[Marxism] Slavery and capitalism

Louis Proyect lnp3 at panix.com
Thu Dec 11 08:39:46 MST 2014


 From Greg Grandin's "Empire of Necessity":

Slavery, as the historian Lorenzo Greene wrote half a century ago and 
many scholars, such as Harvard's Sven Beckert and Brown's Seth Rockman, 
are today confirming, "formed the very basis of the economic life of New 
England: about it revolved, and on it depended, most of her other 
industries." The expansion of slave labor in the South and into the West 
was still years away, but slavery as it then existed in the southern 
states was already an important source of northern profit, as was the 
already exploding slave trade in the Caribbean and South America. Banks 
capitalized the slave trade and insurance companies underwrote it. 
Covering slave voyages helped start Rhode Island's insurance industry, 
while in Connecticut some of the first policies written by Aetna were on 
slaves' lives. In turn, profits made from loans and insurance policies 
were plowed into other northern businesses. Fathers who "made their 
fortunes outfitting ships for distant voyages" left their money to sons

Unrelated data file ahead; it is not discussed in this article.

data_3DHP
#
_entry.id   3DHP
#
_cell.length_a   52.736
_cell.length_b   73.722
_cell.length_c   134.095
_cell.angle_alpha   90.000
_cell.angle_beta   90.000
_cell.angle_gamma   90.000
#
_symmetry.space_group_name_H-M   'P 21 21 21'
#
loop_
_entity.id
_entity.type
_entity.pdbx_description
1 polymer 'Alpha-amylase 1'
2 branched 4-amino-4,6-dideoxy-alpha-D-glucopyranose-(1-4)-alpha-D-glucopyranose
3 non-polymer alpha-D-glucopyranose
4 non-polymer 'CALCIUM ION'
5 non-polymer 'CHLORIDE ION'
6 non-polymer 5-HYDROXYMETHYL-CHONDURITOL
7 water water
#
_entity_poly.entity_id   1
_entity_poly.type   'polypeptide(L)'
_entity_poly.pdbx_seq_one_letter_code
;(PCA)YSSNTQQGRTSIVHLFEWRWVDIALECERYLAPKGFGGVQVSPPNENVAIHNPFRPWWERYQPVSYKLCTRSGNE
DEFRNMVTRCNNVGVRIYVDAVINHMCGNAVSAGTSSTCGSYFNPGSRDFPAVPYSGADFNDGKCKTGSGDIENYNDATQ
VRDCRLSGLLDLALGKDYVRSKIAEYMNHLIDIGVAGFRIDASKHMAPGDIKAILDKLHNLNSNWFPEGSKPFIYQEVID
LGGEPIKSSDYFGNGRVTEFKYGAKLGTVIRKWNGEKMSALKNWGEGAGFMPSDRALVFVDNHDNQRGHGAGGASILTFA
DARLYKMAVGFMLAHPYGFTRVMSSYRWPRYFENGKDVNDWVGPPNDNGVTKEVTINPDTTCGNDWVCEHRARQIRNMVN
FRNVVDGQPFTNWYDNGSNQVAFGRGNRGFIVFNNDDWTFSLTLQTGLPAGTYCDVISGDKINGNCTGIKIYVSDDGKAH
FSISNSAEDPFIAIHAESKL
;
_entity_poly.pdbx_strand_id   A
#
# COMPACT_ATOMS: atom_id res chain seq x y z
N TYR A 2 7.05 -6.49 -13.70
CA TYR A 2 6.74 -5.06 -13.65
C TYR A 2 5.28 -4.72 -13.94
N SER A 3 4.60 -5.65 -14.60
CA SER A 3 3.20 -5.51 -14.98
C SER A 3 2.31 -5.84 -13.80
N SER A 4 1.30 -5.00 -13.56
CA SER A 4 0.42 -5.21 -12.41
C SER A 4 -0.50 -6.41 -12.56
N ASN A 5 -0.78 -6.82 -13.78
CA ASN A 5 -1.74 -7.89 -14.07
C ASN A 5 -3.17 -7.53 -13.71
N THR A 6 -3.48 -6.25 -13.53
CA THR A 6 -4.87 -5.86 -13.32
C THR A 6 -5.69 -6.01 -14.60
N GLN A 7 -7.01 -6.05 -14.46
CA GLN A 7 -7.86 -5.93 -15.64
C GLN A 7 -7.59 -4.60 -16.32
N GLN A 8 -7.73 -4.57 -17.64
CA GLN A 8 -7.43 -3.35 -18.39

who "built factories, chartered banks, incorporated canal and railroad 
enterprises, invested in government securities, and speculated in new 
financial instruments" and donated to build libraries, lecture halls, 
universities, and botanical gardens.

The use of slave labor in the North was ending by the time Amasa was 
building his Perseverance, but throughout New England there were 
merchant families and port towns—Salem, Newport, Providence, Portsmouth, 
and New London among them—that thrived on the trade. Many of the 
millions of gallons of rum distilled annually in Massachusetts a Rhode 
Island were used to obtain slaves, who were then brought to the West 
Indies and traded for sugar and molasses, which were boiled to make more 
rum to be used to acquire more slaves. Other New Englanders benefited 
indirectly, building the slave ships, weaving the "negro cloth” and 
cobbling the shoes to dress slaves, or catching and salting the fish 
used to feed them in the southern states and Caribbean islands. Haiti’s 
plantations purchased 63 percent of their dried fish and 80 percent of 
their pickled fish from New England. In Massachusetts alone, David Brion 
Davis writes, the "West Indian trade employed some ten thousand seamen, 
to say nothing of the workers who built, outfitted, and supplied the ships."




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